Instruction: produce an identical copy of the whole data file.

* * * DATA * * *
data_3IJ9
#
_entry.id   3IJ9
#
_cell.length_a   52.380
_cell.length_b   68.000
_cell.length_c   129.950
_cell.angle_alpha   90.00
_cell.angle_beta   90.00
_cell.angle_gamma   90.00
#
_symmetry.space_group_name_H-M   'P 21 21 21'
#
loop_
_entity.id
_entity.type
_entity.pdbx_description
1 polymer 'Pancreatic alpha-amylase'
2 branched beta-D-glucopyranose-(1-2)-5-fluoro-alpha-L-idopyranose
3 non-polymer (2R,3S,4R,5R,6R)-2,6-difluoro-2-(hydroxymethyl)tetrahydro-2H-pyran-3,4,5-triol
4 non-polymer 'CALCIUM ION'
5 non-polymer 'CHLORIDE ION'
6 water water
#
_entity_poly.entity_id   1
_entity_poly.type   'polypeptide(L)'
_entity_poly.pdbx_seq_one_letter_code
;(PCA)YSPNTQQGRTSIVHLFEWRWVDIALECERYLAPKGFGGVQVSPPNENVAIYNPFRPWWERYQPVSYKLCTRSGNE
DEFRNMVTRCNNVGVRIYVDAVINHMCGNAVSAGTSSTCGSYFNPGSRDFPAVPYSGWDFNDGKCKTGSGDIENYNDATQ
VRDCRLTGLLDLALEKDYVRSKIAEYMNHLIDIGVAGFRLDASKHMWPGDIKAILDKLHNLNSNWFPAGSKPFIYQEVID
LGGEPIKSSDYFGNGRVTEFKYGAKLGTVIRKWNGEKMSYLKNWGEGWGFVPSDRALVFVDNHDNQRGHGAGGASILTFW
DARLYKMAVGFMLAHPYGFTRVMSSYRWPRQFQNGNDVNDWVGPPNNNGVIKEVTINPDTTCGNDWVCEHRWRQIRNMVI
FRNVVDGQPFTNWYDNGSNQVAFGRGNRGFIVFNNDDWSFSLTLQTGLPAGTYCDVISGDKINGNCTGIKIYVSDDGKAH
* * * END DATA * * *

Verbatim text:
data_3IJ9
#
_entry.id   3IJ9
#
_cell.length_a   52.380
_cell.length_b   68.000
_cell.length_c   129.950
_cell.angle_alpha   90.00
_cell.angle_beta   90.00
_cell.angle_gamma   90.00
#
_symmetry.space_group_name_H-M   'P 21 21 21'
#
loop_
_entity.id
_entity.type
_entity.pdbx_description
1 polymer 'Pancreatic alpha-amylase'
2 branched beta-D-glucopyranose-(1-2)-5-fluoro-alpha-L-idopyranose
3 non-polymer (2R,3S,4R,5R,6R)-2,6-difluoro-2-(hydroxymethyl)tetrahydro-2H-pyran-3,4,5-triol
4 non-polymer 'CALCIUM ION'
5 non-polymer 'CHLORIDE ION'
6 water water
#
_entity_poly.entity_id   1
_entity_poly.type   'polypeptide(L)'
_entity_poly.pdbx_seq_one_letter_code
;(PCA)YSPNTQQGRTSIVHLFEWRWVDIALECERYLAPKGFGGVQVSPPNENVAIYNPFRPWWERYQPVSYKLCTRSGNE
DEFRNMVTRCNNVGVRIYVDAVINHMCGNAVSAGTSSTCGSYFNPGSRDFPAVPYSGWDFNDGKCKTGSGDIENYNDATQ
VRDCRLTGLLDLALEKDYVRSKIAEYMNHLIDIGVAGFRLDASKHMWPGDIKAILDKLHNLNSNWFPAGSKPFIYQEVID
LGGEPIKSSDYFGNGRVTEFKYGAKLGTVIRKWNGEKMSYLKNWGEGWGFVPSDRALVFVDNHDNQRGHGAGGASILTFW
DARLYKMAVGFMLAHPYGFTRVMSSYRWPRQFQNGNDVNDWVGPPNNNGVIKEVTINPDTTCGNDWVCEHRWRQIRNMVI
FRNVVDGQPFTNWYDNGSNQVAFGRGNRGFIVFNNDDWSFSLTLQTGLPAGTYCDVISGDKINGNCTGIKIYVSDDGKAH